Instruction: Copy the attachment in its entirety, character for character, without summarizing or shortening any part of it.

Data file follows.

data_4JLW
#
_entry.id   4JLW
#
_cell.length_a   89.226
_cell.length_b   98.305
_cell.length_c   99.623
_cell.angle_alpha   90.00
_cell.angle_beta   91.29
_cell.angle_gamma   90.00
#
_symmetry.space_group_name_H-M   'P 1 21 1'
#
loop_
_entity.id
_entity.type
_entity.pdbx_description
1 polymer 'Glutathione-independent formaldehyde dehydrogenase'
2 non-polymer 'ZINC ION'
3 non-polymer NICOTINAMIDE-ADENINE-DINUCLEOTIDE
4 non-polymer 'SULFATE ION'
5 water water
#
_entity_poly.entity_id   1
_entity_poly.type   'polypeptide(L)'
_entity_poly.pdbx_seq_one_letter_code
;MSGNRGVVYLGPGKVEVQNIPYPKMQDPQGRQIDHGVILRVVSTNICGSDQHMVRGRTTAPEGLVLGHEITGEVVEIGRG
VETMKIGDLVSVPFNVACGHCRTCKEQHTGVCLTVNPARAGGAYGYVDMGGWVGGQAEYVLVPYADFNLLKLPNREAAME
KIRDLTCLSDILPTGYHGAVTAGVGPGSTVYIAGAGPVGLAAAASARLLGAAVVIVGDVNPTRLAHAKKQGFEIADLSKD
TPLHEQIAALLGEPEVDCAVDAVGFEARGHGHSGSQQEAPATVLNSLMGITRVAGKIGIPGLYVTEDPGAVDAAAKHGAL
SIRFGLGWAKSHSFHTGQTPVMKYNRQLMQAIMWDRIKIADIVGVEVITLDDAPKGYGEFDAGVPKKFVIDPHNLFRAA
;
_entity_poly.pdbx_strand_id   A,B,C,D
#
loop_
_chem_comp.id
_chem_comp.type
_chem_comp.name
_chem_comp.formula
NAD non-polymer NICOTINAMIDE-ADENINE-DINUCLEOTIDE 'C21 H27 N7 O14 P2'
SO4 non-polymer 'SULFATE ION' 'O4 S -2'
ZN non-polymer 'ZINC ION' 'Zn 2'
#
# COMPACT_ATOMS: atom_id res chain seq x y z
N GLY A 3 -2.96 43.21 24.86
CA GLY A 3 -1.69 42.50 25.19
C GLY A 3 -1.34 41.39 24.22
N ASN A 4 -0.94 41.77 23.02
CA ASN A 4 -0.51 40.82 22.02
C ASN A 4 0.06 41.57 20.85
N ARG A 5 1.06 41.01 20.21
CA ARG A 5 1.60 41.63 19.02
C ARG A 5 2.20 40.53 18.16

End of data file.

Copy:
data_4JLW
#
_entry.id   4JLW
#
_cell.length_a   89.226
_cell.length_b   98.305
_cell.length_c   99.623
_cell.angle_alpha   90.00
_cell.angle_beta   91.29
_cell.angle_gamma   90.00
#
_symmetry.space_group_name_H-M   'P 1 21 1'
#
loop_
_entity.id
_entity.type
_entity.pdbx_description
1 polymer 'Glutathione-independent formaldehyde dehydrogenase'
2 non-polymer 'ZINC ION'
3 non-polymer NICOTINAMIDE-ADENINE-DINUCLEOTIDE
4 non-polymer 'SULFATE ION'
5 water water
#
_entity_poly.entity_id   1
_entity_poly.type   'polypeptide(L)'
_entity_poly.pdbx_seq_one_letter_code
;MSGNRGVVYLGPGKVEVQNIPYPKMQDPQGRQIDHGVILRVVSTNICGSDQHMVRGRTTAPEGLVLGHEITGEVVEIGRG
VETMKIGDLVSVPFNVACGHCRTCKEQHTGVCLTVNPARAGGAYGYVDMGGWVGGQAEYVLVPYADFNLLKLPNREAAME
KIRDLTCLSDILPTGYHGAVTAGVGPGSTVYIAGAGPVGLAAAASARLLGAAVVIVGDVNPTRLAHAKKQGFEIADLSKD
TPLHEQIAALLGEPEVDCAVDAVGFEARGHGHSGSQQEAPATVLNSLMGITRVAGKIGIPGLYVTEDPGAVDAAAKHGAL
SIRFGLGWAKSHSFHTGQTPVMKYNRQLMQAIMWDRIKIADIVGVEVITLDDAPKGYGEFDAGVPKKFVIDPHNLFRAA
;
_entity_poly.pdbx_strand_id   A,B,C,D
#
loop_
_chem_comp.id
_chem_comp.type
_chem_comp.name
_chem_comp.formula
NAD non-polymer NICOTINAMIDE-ADENINE-DINUCLEOTIDE 'C21 H27 N7 O14 P2'
SO4 non-polymer 'SULFATE ION' 'O4 S -2'
ZN non-polymer 'ZINC ION' 'Zn 2'
#
# COMPACT_ATOMS: atom_id res chain seq x y z
N GLY A 3 -2.96 43.21 24.86
CA GLY A 3 -1.69 42.50 25.19
C GLY A 3 -1.34 41.39 24.22
N ASN A 4 -0.94 41.77 23.02
CA ASN A 4 -0.51 40.82 22.02
C ASN A 4 0.06 41.57 20.85
N ARG A 5 1.06 41.01 20.21
CA ARG A 5 1.60 41.63 19.02
C ARG A 5 2.20 40.53 18.16